- The second consideration is oxygen exposure. The more oxygen that gets into your mead, the faster it will age. So make sure you’re not opening your bottles or jugs too often (especially if they’re sealed with corks). If you need to sample some of your mead during aging, try using a wine thief (or a sanitized turkey baster) to take small amounts out at a time instead of opening up the whole container every few months!
Now that you know “What Does Mead Taste Like?” and how to create it, let’s learn more about how to store mead.
How to Properly Store Mead
Mead is similar to wine in that it requires proper storage to keep its flavor and quality. If you keep your mead properly, it can last for years. Here are some tips for storing mead:
Store your bottles upright in a cool, dark place away from heat and light sources. The ideal temperature range for storing mead is between 50°F and 60°F (10°C – 15°C). At this temperature range, it will last longer than if it were stored at higher or lower temperatures. Anything above 75°F (23°C) will cause your mead to spoil quickly, while anything below 50°F (10°C) will slow down fermentation and cause an incomplete alcohol content in your brew by killing off yeast cells prematurely.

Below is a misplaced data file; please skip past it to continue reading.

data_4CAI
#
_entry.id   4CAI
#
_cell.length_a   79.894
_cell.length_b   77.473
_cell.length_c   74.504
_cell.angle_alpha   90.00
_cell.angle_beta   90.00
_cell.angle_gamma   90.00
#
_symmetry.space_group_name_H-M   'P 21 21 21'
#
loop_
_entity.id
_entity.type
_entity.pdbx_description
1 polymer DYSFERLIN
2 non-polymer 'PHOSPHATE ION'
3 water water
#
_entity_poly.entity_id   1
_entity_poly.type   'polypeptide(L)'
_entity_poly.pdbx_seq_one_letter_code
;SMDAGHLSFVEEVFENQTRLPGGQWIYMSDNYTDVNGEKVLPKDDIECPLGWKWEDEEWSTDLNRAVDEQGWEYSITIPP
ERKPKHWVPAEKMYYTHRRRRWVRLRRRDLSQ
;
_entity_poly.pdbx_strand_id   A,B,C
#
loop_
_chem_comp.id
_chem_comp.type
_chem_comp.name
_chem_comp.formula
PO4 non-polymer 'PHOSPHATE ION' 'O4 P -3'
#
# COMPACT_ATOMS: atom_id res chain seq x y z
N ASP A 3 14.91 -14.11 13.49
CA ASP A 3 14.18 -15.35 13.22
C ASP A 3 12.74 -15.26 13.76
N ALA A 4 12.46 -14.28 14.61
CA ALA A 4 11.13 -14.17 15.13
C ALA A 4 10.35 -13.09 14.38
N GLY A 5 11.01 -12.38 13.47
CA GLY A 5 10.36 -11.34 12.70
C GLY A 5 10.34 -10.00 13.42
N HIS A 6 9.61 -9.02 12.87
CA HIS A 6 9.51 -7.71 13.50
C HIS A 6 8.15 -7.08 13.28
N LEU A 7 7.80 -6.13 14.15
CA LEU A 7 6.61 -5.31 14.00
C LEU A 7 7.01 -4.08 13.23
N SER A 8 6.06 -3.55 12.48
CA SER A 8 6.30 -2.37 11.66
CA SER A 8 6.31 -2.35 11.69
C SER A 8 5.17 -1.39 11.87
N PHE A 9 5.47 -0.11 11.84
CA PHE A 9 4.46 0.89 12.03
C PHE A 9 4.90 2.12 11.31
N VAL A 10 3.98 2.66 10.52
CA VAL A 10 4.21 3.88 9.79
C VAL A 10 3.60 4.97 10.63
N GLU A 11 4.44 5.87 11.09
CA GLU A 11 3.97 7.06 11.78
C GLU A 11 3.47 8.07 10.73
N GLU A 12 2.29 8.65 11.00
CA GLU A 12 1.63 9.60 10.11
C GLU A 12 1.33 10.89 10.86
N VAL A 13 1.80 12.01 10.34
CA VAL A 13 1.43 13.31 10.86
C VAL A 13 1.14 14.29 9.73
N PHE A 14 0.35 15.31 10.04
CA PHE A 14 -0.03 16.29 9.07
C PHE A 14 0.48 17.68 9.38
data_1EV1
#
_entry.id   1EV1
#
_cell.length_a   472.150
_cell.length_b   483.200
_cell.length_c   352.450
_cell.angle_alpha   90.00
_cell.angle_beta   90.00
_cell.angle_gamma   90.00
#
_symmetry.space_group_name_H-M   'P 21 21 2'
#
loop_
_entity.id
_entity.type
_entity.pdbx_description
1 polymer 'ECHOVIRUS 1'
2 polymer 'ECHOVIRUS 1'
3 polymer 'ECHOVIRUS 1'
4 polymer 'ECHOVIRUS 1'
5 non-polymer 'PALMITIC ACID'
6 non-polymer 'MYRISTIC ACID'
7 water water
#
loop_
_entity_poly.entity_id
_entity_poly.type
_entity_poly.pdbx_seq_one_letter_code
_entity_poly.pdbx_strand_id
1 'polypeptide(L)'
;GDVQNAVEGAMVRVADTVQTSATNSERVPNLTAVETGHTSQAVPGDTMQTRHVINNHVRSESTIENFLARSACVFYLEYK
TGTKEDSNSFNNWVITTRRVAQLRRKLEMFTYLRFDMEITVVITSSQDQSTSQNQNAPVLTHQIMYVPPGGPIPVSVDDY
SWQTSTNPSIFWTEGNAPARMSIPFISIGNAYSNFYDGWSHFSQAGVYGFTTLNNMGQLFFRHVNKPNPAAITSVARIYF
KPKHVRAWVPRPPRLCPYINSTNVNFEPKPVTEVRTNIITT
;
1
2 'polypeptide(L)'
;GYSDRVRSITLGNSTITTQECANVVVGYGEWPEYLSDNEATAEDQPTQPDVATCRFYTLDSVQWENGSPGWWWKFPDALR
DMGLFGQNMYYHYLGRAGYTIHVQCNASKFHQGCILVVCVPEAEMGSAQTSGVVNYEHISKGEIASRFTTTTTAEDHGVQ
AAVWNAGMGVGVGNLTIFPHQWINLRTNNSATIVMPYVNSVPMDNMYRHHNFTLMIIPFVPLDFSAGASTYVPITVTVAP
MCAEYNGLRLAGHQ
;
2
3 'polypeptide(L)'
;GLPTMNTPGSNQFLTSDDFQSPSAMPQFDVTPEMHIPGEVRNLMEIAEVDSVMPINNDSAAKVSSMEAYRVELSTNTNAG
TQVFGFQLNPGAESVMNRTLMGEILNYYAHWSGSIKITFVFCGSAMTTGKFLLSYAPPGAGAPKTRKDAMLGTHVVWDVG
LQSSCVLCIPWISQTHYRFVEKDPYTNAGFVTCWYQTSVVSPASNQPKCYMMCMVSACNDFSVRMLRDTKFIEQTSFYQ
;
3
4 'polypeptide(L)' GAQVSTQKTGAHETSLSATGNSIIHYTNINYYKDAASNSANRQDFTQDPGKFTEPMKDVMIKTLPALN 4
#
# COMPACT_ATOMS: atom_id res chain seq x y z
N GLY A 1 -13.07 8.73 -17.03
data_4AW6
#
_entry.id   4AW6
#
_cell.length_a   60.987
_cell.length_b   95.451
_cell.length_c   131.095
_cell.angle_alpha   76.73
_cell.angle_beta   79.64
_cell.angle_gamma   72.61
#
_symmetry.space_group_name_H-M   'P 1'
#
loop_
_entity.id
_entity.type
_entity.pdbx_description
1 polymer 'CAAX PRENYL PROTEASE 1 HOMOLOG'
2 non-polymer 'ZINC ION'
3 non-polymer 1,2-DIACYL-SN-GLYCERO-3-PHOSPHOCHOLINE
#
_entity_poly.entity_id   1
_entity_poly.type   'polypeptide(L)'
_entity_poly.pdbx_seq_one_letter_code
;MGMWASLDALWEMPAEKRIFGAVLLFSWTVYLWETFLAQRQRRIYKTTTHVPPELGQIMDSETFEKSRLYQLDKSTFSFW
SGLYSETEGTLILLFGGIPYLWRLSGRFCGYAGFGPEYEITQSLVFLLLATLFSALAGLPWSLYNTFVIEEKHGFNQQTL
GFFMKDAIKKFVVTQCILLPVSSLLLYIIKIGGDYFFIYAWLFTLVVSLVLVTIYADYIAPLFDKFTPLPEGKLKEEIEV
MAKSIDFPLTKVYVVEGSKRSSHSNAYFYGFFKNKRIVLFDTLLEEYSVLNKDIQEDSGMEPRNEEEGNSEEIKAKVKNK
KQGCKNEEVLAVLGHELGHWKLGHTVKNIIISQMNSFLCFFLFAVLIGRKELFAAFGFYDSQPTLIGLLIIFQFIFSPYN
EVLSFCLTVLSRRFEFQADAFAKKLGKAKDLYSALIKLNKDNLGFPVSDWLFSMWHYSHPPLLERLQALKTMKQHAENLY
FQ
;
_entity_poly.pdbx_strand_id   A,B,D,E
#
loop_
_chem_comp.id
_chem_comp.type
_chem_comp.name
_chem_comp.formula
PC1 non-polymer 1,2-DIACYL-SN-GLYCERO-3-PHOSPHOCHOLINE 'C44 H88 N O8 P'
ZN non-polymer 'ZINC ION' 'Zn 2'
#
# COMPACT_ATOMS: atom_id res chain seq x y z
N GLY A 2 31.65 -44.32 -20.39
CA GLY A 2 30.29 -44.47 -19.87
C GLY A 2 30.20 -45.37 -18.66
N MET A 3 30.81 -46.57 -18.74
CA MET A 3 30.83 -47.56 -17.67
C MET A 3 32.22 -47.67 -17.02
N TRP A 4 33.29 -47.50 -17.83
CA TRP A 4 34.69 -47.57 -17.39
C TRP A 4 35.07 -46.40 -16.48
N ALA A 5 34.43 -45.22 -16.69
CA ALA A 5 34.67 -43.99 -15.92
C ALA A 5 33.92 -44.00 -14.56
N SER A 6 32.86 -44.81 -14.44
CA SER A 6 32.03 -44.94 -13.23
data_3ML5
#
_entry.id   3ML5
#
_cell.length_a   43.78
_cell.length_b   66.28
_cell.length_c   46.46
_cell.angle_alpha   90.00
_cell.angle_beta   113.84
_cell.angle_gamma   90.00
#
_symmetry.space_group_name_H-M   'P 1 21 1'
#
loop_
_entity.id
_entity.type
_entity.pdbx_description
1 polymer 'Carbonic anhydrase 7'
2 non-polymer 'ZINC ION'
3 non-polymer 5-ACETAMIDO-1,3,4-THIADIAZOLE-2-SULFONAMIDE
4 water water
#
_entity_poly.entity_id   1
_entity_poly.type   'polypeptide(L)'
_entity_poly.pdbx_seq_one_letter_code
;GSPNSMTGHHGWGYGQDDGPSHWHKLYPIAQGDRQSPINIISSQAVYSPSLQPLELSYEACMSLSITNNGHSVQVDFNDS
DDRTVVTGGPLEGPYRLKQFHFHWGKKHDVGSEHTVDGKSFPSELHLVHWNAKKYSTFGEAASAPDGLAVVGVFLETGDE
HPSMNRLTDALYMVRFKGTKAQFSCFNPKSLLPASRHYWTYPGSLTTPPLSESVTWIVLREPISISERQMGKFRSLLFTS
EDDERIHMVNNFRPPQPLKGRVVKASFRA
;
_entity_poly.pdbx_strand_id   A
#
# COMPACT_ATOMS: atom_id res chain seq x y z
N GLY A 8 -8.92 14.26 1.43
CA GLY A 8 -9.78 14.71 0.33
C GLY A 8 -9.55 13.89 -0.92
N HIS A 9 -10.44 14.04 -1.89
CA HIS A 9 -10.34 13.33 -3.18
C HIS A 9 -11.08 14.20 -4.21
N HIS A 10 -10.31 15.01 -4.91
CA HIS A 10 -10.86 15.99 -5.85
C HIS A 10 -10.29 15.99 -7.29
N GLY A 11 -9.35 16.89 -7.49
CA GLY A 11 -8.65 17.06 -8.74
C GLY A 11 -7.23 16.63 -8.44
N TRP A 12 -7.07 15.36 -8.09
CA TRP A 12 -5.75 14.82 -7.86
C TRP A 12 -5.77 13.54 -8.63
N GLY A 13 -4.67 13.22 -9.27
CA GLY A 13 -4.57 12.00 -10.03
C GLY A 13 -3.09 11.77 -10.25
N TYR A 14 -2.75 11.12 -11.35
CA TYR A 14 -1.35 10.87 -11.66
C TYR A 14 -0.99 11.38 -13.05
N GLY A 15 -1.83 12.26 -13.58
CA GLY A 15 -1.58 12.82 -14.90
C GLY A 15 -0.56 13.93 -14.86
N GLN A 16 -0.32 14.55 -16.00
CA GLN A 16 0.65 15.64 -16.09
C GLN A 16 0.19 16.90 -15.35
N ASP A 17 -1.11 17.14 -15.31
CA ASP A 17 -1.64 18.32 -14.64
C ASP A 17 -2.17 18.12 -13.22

Keep your wine out of direct sunlight as much as possible — especially ultraviolet rays — because sunlight can cause oxidation and affect the taste of your brew significantly enough.
We have given you the answer to the question “What Does Mead Taste Like?” and how to create and preserve mead, let’s see how to evaluate mead in detail.
The Mead Tasting Methodology